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|Rotten to the Elbow
|Thursday, August 24, 2017|
Imagine a tree five-feet in diameter whose massive trunk stands poised to pummel the ground. (I was actually there and took pictures!). The word, “thud,” doesn’t begin to describe what happened when the last of the chainsaw’s work was done.
Our kids spent a surprising amount of their summers under that massive Oak which was almost a family friend. For shade, beauty and protection (you could sit by your campfire under its thick boughs and scarcely feel a drop of rain) this tree was in a class of its own.
So why did it have to be taken down? I was told the tree became rotten. Yet it still bore some green leaves I noted, a bit unconvinced, even skeptical.
This weekend, I stood on the stump of the grand old tree and observed a dark hole as wide as a hand span, a cavity of nothing but rot. The hole went down into the earth below the stump. More evidence of rottenness.
While driving past the campground’s wood pile, I then found the overturned chunk of trunk that once connected to the stump. Get this—that same hole of rotten nothingness had eaten through this segment as well. It was large enough that I could shove my entire arm inside—so I did!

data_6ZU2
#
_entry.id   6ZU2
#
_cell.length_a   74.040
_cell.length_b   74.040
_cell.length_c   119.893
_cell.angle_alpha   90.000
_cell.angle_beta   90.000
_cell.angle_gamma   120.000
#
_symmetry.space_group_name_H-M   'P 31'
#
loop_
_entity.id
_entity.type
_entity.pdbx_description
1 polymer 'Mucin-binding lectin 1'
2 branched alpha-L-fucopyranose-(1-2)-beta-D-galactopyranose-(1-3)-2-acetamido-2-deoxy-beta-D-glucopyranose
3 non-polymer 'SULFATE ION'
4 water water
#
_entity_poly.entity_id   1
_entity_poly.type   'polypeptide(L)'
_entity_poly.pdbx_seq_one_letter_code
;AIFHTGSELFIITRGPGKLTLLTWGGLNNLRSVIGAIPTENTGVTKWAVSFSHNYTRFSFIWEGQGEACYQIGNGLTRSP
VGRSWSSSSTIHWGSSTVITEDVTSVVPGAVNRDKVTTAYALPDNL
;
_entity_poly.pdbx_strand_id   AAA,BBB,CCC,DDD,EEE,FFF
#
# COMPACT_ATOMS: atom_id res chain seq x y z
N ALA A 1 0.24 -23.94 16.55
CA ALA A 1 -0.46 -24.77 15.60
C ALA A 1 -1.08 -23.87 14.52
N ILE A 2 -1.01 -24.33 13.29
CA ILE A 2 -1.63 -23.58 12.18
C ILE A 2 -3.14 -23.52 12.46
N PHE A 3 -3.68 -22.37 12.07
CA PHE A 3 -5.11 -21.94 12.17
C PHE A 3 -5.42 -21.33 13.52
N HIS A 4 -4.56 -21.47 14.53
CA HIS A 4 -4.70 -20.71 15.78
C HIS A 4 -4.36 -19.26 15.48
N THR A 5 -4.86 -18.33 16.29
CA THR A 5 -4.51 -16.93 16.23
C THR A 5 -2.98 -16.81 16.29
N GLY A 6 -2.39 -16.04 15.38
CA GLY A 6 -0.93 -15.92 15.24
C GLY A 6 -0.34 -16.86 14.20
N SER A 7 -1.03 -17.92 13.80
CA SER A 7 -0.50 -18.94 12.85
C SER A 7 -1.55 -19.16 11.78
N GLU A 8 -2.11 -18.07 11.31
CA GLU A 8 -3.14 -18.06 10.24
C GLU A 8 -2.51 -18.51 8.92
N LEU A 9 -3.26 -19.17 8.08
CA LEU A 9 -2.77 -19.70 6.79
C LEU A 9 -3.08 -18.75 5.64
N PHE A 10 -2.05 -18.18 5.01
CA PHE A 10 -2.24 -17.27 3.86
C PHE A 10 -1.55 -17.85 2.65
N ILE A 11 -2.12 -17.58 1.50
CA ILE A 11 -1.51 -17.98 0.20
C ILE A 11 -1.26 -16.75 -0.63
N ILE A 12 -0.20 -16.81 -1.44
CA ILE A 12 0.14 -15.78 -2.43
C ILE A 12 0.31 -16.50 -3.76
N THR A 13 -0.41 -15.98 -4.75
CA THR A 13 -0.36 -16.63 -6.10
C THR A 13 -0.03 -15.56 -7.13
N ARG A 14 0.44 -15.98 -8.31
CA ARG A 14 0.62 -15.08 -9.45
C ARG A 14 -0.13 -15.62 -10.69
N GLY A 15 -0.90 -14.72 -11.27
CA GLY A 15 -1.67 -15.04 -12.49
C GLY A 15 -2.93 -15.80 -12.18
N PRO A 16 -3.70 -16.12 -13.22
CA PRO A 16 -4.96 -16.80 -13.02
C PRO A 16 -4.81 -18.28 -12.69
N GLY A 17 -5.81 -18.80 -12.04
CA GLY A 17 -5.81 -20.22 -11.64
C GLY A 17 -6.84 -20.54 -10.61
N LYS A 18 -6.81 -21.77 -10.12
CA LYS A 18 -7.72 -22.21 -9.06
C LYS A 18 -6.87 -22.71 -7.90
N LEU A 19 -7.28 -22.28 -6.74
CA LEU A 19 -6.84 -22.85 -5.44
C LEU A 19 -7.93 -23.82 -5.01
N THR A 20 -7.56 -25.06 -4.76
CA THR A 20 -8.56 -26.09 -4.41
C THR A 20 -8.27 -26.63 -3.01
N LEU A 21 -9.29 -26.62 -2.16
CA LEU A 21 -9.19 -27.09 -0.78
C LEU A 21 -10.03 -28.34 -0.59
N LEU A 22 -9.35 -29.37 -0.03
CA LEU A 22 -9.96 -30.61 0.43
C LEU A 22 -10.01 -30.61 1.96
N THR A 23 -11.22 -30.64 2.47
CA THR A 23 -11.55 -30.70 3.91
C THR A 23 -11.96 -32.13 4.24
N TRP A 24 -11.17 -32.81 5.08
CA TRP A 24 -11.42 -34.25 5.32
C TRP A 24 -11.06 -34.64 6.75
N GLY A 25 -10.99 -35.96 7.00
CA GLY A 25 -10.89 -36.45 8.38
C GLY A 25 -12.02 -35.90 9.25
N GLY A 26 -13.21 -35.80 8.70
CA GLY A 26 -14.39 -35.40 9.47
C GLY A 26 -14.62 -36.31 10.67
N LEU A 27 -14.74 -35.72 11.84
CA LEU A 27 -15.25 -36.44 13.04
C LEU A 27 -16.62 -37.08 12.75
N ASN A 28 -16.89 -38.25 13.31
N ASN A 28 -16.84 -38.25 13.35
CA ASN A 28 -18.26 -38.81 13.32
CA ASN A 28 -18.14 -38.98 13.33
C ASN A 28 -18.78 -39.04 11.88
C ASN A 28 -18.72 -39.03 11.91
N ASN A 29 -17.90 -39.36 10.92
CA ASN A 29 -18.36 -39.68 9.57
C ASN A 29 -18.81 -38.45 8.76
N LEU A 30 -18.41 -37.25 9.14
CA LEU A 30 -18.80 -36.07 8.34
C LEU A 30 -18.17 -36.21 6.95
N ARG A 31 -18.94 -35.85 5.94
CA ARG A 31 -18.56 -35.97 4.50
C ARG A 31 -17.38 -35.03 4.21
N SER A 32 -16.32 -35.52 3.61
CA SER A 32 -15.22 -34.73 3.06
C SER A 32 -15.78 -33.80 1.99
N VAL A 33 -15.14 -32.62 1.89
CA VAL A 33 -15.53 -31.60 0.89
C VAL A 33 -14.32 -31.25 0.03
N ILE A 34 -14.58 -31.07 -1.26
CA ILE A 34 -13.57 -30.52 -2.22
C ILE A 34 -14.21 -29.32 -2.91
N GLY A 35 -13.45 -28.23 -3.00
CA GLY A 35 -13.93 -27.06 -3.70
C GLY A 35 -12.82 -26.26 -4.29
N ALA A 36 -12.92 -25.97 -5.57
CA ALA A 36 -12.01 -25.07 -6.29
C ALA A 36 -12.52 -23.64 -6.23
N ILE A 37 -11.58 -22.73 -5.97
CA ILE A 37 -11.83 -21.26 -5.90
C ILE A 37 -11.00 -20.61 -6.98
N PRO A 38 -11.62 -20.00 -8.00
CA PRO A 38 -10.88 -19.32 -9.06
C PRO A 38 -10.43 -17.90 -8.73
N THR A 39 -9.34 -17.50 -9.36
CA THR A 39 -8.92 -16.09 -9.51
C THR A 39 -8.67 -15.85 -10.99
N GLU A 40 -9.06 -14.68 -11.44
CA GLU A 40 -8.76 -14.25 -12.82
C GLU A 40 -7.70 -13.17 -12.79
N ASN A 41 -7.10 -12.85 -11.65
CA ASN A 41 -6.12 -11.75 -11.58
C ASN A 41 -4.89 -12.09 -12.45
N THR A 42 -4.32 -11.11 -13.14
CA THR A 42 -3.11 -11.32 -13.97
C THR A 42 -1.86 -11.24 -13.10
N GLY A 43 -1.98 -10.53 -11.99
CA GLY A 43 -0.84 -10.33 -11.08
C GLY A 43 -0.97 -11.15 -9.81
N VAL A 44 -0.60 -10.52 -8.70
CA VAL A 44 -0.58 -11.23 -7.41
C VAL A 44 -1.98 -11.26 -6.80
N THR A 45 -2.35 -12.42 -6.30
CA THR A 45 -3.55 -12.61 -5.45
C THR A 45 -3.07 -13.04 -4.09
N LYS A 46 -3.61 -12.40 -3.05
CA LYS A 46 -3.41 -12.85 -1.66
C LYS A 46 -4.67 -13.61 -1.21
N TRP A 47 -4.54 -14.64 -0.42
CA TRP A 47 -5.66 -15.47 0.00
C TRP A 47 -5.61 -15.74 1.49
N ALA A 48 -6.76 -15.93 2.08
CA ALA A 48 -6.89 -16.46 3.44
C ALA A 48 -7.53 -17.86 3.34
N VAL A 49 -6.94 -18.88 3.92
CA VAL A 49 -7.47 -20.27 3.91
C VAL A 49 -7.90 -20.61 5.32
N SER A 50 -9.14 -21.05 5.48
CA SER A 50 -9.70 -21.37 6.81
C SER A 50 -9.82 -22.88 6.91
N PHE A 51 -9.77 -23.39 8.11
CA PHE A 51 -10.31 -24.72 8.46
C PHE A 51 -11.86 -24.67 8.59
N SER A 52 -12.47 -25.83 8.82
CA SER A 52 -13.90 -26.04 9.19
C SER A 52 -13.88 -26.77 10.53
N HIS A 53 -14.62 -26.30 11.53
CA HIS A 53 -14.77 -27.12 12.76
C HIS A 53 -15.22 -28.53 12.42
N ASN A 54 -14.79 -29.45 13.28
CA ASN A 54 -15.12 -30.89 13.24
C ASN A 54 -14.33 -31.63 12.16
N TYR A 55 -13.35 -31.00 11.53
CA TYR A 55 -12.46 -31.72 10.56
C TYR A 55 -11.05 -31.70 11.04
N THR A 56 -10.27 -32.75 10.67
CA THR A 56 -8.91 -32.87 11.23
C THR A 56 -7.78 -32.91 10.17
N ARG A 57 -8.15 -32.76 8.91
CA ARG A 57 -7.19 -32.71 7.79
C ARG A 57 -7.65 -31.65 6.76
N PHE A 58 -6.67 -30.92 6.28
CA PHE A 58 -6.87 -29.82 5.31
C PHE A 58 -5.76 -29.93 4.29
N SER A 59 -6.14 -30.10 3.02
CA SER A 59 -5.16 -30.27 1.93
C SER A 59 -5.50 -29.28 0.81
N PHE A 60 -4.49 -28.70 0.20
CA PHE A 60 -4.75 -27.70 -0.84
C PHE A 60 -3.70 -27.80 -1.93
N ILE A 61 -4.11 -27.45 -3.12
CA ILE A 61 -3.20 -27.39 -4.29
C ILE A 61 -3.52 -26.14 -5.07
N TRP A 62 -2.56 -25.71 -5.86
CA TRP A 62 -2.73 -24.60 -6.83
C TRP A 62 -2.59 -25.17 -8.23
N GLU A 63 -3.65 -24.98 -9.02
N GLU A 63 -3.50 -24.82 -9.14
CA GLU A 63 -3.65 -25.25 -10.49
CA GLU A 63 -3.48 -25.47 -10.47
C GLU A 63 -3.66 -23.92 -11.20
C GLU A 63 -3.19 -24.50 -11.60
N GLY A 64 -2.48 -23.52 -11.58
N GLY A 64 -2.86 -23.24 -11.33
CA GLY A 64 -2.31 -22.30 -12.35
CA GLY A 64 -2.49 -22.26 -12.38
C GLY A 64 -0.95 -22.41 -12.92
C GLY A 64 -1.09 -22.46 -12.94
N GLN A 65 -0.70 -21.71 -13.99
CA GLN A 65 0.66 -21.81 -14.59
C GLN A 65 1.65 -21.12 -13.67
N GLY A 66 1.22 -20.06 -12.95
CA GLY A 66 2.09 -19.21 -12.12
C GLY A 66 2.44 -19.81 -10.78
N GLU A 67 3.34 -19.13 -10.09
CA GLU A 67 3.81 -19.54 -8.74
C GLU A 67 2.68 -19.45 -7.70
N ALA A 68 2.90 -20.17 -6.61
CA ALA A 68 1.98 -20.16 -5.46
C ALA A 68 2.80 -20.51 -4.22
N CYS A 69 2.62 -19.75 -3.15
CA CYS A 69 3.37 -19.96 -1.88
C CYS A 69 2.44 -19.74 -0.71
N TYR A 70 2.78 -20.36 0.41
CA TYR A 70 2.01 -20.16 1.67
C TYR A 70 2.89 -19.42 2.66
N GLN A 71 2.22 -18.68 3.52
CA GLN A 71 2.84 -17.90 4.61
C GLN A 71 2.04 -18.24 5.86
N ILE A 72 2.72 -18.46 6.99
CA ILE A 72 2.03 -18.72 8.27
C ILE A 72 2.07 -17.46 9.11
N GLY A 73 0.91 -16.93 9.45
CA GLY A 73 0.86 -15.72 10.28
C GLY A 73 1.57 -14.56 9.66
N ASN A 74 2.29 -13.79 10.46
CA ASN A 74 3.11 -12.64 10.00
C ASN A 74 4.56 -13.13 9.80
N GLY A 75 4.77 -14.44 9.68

The rottenness went past my elbow—ran the full length of the section. In other words, the tree exhibited some signs of life on the outside, but was thoroughly rotten inside. I was shocked to study the tunneled void that bore no water, no nutrients at all to the limbs and branches.
It all got me to thinking. I wonder how many of us who’ve claimed the name of Christ are in some measure like that rotten tree. We look reasonably good to the world and—more critically—to our church family and Christian friends. Our exterior conduct might hint at some minor problems, but hardly anybody knows that deep inside, there’s a deadly spiritual void where obedience and holiness ought to be. We are rotten—”up to the elbow.”
Personally, I'm amazed at the rot that creeps into my own life. There’s the rottenness of a critical spirit, a careless word, a haughty spirit. There’s the rottenness of chronic anxiety, prayerlessness, exaggerated speech and self-focus.
The good news is that unlike the tree I’ve described, there’s hope for you and me. God can actually restore years of rot. The bad news is if we continue in our self-deception, the spiritual rot will eventually kill us. In the end, whether we rot—or not—is ultimately a question of choice. Let’s choose wisely!
“Put on the new self, created after the likeness of God in true righteousness and holiness.” —Ephesians 4:24
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